One of 2011's best beer geek treats was Samuel Adams' Latitude 48 Deconstructed box, which offered five IPAs highlighting the hops that are used in the variety pack's namesake beer and provided a savory contrast-and-compare lesson on the qualities of the distinct flavor buds. This year's edition is the more mundane but still rewarding IPA Hop-ology 12-pack.
Three beers bowed last year in the Limited Release series (in bombers):
• THIRD VOYAGE (8% ABV): A robust double IPA made with hops from England, New Zealand, and the Pacific Northwest.
• DARK DEPTHS (7.6%): They call it a Baltic IPA, with an infusion of hops adding a new twist to the Baltic porter style.
• TASMAN RED (6.75%): Tasmanian hops make their presence forcefully known in this complex creation. An agreeable amber ale.
Two entries are from the Brewmaster's Collection:
• LATITUDE 48 (6%): This IPA spawned the single-hop bottles in the Deconstructed box (Hallertau Mittelfrueh, East Kent Goldings, Ahtanum, Simcoe, and Zeus). The number refers to the 48th latitude line, a fruitful band for hop cultivation.
• WHITEWATER IPA (5.8%): A witbier (Belgian-style white ale) made with hops and apricots. Put this one aside for company.
And one beer makes its debut in this box: GRUMPY MONK (5.7%): It's an admirable take (with a great label) on a Belgian IPA, with the melange of clove and fruity notes balanced with the floral hops.
Hop-ology is a solid cross-section of the ever-expanding IPA style, a tasty group of hybrids that are worth exploring.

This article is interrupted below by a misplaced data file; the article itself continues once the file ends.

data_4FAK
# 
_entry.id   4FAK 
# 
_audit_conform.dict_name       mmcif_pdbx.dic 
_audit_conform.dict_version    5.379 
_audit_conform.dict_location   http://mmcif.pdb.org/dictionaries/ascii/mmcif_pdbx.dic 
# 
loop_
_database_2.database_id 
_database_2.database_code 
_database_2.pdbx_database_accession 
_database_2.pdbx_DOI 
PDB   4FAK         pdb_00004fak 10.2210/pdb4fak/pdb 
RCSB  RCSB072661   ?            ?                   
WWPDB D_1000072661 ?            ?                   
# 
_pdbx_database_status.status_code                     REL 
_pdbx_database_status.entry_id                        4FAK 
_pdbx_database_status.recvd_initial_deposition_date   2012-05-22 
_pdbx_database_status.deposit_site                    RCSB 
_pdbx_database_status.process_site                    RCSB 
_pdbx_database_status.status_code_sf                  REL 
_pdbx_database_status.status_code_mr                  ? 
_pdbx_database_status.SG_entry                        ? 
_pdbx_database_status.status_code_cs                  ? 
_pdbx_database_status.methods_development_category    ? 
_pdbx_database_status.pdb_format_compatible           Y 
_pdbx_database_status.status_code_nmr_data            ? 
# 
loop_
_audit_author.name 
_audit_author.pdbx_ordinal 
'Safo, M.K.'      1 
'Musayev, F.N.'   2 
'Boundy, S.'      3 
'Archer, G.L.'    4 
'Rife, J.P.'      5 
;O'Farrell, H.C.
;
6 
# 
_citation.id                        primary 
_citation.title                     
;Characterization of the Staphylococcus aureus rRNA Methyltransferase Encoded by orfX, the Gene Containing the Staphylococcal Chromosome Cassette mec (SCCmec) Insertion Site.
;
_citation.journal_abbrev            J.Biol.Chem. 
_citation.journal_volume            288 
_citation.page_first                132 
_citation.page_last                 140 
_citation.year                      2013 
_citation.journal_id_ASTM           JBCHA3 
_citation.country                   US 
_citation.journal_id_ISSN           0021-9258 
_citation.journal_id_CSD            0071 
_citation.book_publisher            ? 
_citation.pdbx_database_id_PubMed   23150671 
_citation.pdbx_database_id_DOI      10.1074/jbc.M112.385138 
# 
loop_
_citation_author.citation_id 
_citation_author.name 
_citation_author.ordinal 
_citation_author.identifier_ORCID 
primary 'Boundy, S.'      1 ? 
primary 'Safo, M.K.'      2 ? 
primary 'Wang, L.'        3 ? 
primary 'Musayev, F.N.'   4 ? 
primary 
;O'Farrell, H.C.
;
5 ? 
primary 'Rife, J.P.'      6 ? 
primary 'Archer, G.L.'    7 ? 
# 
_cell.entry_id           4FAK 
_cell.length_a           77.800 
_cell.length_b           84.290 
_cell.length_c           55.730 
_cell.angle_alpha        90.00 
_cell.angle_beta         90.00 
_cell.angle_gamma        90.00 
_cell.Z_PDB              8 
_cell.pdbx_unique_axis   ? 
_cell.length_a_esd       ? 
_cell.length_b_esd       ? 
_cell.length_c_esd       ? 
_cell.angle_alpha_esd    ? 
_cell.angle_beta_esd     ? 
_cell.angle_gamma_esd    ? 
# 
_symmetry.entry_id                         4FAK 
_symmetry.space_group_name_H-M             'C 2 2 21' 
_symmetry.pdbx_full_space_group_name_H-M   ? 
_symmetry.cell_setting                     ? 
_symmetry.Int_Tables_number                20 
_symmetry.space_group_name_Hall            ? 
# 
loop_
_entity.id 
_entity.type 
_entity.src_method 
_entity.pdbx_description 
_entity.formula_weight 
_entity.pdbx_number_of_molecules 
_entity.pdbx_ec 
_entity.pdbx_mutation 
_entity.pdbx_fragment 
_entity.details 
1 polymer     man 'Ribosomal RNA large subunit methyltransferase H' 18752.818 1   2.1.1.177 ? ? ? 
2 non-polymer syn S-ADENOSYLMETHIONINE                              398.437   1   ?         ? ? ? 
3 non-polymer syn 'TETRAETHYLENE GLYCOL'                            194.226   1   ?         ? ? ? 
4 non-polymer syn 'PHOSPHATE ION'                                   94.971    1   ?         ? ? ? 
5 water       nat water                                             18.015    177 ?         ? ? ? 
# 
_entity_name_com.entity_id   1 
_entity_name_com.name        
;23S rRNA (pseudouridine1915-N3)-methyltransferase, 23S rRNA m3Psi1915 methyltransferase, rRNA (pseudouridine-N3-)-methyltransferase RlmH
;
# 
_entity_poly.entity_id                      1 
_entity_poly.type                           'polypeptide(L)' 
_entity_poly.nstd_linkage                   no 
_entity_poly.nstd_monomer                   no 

Another limited release from Sam Adams is the LONGSHOT six-pack, featuring the winners of the annual American Homebrew Contest. I enjoyed all three: A Dark Night in Munich (5.9%), a malty Dunkel; Derf's Secret Alt (9.3%), like Long Trail's Double Bag on steroids); and Five Crown Imperial Stout (8.9%), a delicious multi-layered delight).
KEEP IT FRESH
A few weeks ago in the "Building the Best Beer Store" column (4.6.12), the lone negative item was about the evils of old beer. Many brewers still don't provide a clue to the beer's freshness (no excuses to not do so — none). For those who do provide info, it's often nearly impossible to decipher what the code means: Is it a packaging date? A best-by date? Where is it (on the bottom of the bottle/can? on the cases? stamped on the neck?). FRESH BEER ONLY! has all the answers. The site provides a thorough alphabetical list of decoding tips, so you can divine a (usually useless) batch number from a bottling or pull date. Some examples: Narragansett uses a Julian date, with eight numbers on the bottom of its cans; the first set of four is the born-on info — 0702 means it was bottled on the 70th day (070) of 2012. Not very straightforward, but crackable. Ballast Point uses a baffling best-before date: BE293/03302 means Big Eye (which you already know from the label of the great IPA) batch 293, best before March 30, 2012. Aha! The recommended shelf life is six months, but there's no numerical data to hint at that fact. (My favorite entry is for Dragonmead: "Uses a batch code but the brewer won't say what it means." Now that's customer service!) So: hit sites.google.com/site/freshbeeronly, jump through the brewers' convoluted hoops, and never get stuck with skunked beer again.